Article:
Very small, e.g., zooming far in and taking out a pop or click. Interestingly, on the same exact hardware, the default “Audio to buffer” setting of 100ms in the Windows version of Audacity (2.0.4 & 2.0.5) using MME or DirectSound doesn’t introduce the same latency problems I’ve had on a Linux box, i.e., setting the sound output to dmix instead of Pulse, but not lowering the “Audio to buffer” setting. Like I said, only lowering the latency and switching to dmix allowed me to get the same kind of performance I did with the Windows version. Also, the dmix option in the drop-down menu disappears at times, and restarting Audacity is required. I’ll try to get version 2.0.5 to compile on my machine and see if there’s any difference.

I’m using on-board audio, a Realtek ALC892 chip – the same audio codec found in devices used in world renown mastering studios, having been used for some of the most impressive recordings. It’s good enough for the project I am doing, at the moment.

Yes, but if Pulse was the only option for Audacity on Linux, it’d be a real nightmare to use.

I’ve been using Audacity with Pulse ever since Pulse became the default on Ubuntu (though I no longer use Ubuntu) and I’ve not found latency or scratchy playback to be problems. Yes it does add a bit of extra latency (about 70 ms here) but adjusting the latency correction pulls it back to be synchronised.

The shortest period of audio that will reliably play with my current settings (cheap laptop, Intel ALC268):
ALSA: 80 ms
ALSA + dmix: 1 ms
Pulse: 80 ms
Jack: 1 ms

ALSA: 94 ms +/- 1 ms
ALSA + dmix: 160 +/- 10 ms
Pulse: 168 +/- 1 ms
Jack: 23.2 ms

The only significant problem that I have with Pulse is occasional freezes, generally when switching rapidly between Play and Stop.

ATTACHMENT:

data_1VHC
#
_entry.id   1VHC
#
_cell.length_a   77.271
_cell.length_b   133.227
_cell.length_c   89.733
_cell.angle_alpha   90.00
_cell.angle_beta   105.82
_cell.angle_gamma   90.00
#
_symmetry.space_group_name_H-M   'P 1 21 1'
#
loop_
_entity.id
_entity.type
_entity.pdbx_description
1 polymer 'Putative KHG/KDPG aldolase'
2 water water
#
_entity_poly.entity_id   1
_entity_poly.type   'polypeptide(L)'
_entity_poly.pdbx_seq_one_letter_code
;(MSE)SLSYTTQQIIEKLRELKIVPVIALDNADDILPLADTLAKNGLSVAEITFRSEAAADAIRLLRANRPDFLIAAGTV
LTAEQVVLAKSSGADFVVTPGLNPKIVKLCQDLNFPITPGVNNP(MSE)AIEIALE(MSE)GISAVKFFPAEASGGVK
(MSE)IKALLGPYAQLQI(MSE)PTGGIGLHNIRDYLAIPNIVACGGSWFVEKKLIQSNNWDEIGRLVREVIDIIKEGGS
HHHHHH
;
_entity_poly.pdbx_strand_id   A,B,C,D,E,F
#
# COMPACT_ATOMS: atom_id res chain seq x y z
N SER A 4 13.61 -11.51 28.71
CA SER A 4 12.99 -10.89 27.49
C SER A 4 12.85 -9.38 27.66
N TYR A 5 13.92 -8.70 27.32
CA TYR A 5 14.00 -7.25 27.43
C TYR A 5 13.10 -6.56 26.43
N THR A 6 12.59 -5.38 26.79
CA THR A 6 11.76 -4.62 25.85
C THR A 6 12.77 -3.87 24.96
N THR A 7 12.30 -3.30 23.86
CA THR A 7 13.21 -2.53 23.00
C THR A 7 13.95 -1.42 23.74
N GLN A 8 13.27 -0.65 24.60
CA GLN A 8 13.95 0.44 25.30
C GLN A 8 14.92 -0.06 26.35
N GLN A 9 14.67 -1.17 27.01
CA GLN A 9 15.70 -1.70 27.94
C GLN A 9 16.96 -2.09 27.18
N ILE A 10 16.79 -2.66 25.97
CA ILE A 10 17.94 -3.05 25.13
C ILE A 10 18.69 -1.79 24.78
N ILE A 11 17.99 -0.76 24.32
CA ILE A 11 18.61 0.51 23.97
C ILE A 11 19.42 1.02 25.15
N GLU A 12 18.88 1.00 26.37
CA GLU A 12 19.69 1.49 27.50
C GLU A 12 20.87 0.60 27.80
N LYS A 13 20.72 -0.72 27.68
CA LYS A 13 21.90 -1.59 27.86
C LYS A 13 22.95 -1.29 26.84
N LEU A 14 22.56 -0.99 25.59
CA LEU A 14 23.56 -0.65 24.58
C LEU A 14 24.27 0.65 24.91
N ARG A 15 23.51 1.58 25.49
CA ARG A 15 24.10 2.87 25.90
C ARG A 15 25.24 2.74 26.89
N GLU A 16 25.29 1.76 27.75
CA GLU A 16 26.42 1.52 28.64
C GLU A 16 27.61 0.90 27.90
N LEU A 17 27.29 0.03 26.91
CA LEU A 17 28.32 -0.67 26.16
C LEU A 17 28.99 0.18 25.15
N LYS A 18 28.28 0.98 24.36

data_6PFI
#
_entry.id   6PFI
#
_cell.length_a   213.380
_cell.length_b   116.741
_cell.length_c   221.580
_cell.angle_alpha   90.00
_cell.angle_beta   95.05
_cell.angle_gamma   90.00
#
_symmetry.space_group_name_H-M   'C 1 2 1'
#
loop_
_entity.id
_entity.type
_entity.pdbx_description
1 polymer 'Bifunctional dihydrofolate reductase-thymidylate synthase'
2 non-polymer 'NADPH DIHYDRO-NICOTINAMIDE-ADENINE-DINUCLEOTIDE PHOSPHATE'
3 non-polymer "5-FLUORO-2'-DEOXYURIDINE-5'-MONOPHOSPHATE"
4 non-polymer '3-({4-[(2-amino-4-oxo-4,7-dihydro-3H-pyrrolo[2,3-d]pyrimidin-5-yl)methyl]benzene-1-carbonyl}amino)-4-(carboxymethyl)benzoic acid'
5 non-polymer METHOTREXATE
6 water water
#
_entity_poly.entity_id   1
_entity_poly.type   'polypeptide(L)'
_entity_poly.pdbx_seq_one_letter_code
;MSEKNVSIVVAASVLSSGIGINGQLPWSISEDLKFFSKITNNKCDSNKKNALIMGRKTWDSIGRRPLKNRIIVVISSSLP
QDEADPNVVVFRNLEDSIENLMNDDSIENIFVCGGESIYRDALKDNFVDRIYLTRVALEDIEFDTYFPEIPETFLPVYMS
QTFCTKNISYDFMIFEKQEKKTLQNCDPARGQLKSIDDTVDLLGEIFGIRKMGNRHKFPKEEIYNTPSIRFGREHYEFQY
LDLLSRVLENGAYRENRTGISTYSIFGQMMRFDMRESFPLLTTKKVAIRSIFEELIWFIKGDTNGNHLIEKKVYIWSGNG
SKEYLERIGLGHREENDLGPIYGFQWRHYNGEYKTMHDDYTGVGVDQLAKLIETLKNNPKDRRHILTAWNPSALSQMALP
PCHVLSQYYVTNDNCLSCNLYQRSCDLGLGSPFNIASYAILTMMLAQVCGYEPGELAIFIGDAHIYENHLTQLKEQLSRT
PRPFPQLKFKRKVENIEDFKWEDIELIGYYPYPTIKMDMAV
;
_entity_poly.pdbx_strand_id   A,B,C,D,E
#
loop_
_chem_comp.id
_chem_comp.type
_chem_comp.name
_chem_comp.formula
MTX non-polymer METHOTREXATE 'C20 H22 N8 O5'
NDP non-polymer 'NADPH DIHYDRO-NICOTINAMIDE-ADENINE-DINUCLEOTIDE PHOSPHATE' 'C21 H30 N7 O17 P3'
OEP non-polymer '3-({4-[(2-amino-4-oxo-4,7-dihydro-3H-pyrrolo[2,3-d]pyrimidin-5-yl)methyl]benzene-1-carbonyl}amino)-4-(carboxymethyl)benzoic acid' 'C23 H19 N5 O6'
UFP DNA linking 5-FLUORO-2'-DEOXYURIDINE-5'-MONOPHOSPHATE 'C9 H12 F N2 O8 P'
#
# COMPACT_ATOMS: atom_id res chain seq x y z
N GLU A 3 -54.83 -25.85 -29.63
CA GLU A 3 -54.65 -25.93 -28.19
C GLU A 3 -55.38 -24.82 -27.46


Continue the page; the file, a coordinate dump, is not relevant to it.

I don’t find ALSA + dmix to be usable overdub recording due to the wide variation in latency.

I find

  • straight ALSA: acceptable for overdub recording provided that no other audio applications are running.
  • Pulse: acceptable for overdub recording provided that playback does not freeze.
  • Jack: ideal for overdub recording.

Are you pulling our leg? How much do you think that chip costs?


The (hw) device doesn’t use pulse - it should use the hardware directly. (hw) will be slow starting playback or recording because as I understand it, choosing the (hw) device will temporarily suspend pulse for that stream.

I’m not sure what you mean by “ALSA”. There is no “ALSA” device on Ubuntu in Device Toolbar. Do you mean the (hw) device or don’t you see that on Debian?

With the (hw) device on Ubuntu (100 ms buffer in Audacity) I get similar results to you for “ALSA”, but if we are talking about “hearing” a sound, I can’t hear shorter than 30 ms with ALSA and dmix at that buffer setting. Pulse isn’t responsible for the “poor” (hw) result because the result is the same if I turn pulse off in pavucontrol configuration.

I think Linux audio’s habit of chopping off the end of audio is relevant too. Generate a DTMF tone of 1 second. Even at buffer of 30ms using dmix I can’t actually hear absolutely all of it unless I add silence to the end. Same result in VLC but I have not investigated its settings. No issue with chopped off audio on Windows.


Yes, by “straight ALSA” I mean ALSA with no additional layers (no dmix, no PulseAudio, no Jackd) the hw option.